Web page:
Terps' errors costly in first loss of season No. 16 Clemson escapes, 18-17, on 4th-quarter TD

September 16, 1990|By Mike Preston

It seemed like a day when University of Maryland head football coach Joe Krivak was going to make all the right moves. He caught Clemson off guard with the shotgun formation, surprised the Tigers with an end around and burned them with a shuffle pass.

The loss ended Maryland's chances to climb into this week's national rankings.

The loss also ended the last-minute heroics by the Terps (2-1 overall, 0-1 Atlantic Coast Conference), who had used two late touchdown passes from Scott Zolak to Gene Thomas to win each of the first two games.

But, yesterday, the Tigers won with basically four big plays, even though Maryland outplayed them. The Tigers (2-1, 1-1) scored on a 98-yard kickoff return by Doug Thomas in the second period, got a safety in the third, took advantage of Krivak's decision in the fourth with a 37-yard pass and, five plays later, scored the winning touchdown on an 11-yard pass in the right flat from quarterback DeChane Cameron to tailback Rudy Harris with 7 minutes, 59 seconds left in the game.

Maryland advanced as far as its 45 with 2:36 left in the game, but Zolak underthrew wide receiver Marcus Badgett at the Tigers 32, and the pass was intercepted by cornerback Dexter Davis.

Krivak's crucial decision came after an incomplete pass by Cameron to tight end Stacy Fields on third-and-two at the Clemson 40. On the play, the Tigers were called for having an illegal player downfield.

Maryland assistant head coach and linebackers coach George Foussekis initially signaled for the Terps to decline the penalty, which linebacker Scott Whittier did from the huddle. But, seconds later, Krivak made the decision to take the penalty.

Instead of Clemson's facing a fourth-and-two at its 40, the Tigers had a third-and-sevenat the 35. Cameron then passed to Thomas, also a wide receiver, for a 37-yard reception.

Minutes later, Clemson scored.

"Maybe we made a bad decision on fourth down, and if it was, that's my responsibility; it's on me," said Krivak. "But, if we take the penalty, and they don't make the play, then everything works out fine, and it's a good decision."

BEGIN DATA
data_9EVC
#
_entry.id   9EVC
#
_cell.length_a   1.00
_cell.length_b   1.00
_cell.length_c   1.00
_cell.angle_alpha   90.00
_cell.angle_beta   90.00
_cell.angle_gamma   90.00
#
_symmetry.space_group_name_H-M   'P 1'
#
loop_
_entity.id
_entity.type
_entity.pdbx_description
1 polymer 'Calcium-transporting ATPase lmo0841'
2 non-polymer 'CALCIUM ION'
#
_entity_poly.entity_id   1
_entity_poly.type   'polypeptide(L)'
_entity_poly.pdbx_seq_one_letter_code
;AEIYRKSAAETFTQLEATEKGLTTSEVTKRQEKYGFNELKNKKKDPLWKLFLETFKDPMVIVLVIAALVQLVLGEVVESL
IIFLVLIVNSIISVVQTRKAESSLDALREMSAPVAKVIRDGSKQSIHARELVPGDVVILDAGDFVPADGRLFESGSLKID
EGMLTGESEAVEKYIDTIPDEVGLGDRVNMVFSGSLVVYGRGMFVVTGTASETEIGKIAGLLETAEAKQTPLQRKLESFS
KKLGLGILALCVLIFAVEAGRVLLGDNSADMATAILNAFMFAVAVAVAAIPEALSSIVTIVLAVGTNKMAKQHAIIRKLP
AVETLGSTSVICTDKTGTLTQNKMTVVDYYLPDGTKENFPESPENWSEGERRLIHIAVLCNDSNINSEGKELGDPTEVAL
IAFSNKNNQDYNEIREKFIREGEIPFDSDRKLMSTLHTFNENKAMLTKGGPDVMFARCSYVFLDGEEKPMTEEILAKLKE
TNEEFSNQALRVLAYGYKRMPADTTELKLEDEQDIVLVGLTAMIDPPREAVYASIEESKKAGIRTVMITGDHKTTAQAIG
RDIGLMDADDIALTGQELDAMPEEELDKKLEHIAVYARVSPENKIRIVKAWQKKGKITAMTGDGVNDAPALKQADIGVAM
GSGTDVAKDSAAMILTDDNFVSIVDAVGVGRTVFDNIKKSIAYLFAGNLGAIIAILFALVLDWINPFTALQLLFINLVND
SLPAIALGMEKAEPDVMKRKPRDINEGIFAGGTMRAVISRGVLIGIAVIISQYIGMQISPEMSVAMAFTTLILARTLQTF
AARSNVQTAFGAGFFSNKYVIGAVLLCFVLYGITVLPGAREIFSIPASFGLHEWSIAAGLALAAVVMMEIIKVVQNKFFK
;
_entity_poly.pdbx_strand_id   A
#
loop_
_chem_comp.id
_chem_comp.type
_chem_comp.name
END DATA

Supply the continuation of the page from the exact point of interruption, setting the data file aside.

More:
Krivak, though, said he thought Clemson lost the down on the penalty, which would have made it fourth-and-seven. The Terps had been called for the same penalty midway in the second period.

Asked if he would have made another decision had he known about the rule change that eliminated loss of down - in effect since at least 1988 - Krivak said: "I probably would have still taken it, because it was a short two and a long 1 1/2 .

The decision made for a lot of second-guessing. Why would Clemson go for it again after being stopped fourth-and-two at the Maryland 41 on the previous series? This time, the Tigers were inside their territory with a lot of time left in the game.

Then again, why wouldn't the Tigers go for it? They had big fullback Howard Hall, 6 feet, 232 pounds, who had 47 yards yards rushing on 15 carries, mostly on quick dives up the middle. Plus, Maryland had failed to score on two drives earlier in the second half with Clemson's defense gaining more confidence.

"We'll never know, will we?" said Ken Hatfield, Clemson's first-year coach, when asked about what he'd have done on fourth-and-two. "I think a lot of their decision to take the penalty was out of respect for Gardocki's [punter and place-kicker Chris Gardocki] kicking and the fact they they knew we had gone for it before."

Krivak had the support of his players, even though there seemed to be some confusion in the Maryland defensive huddle.

"I wasn't really surprised at the call," said Maryland cornerback Scott Rosen. "They had been sending that big fullback up the middle all day. I'm pretty sure they would have gone for it, and XTC I'm pretty sure they would have gotten it. At first, we started to decline it, but then we weren't so sure. We stopped and looked over at the sidelines, and everybody including the coaches were motioning to take them back."

Maryland inside linebacker Scott Whittier said: "I thought they would have gone for it. It's just a feeling I have. It wasn't a bad call."

Maryland's loss, though, probably shouldn't have hinged on Krivak's decision. The Terps defense, which has been the main reason for the strong showing thus far, held Clemson to 281 yards of total offense. The Terps, led by defensive lineman Larry Webster (nine tackles), Ralph Orta (12) and Lubo Zizakovic (nine), shut out Clemson on the Tigers' two first possessions of the game, one that started on the Maryland 24 and another that ended on the Terps 36.

But Maryland's offensive problems continued for the third straight game, as the Terps played in spurts. Maryland had 312 yards of total offense, but failed to put Clemson away in the middle quarters, when the Terps offense was nearly brilliant.

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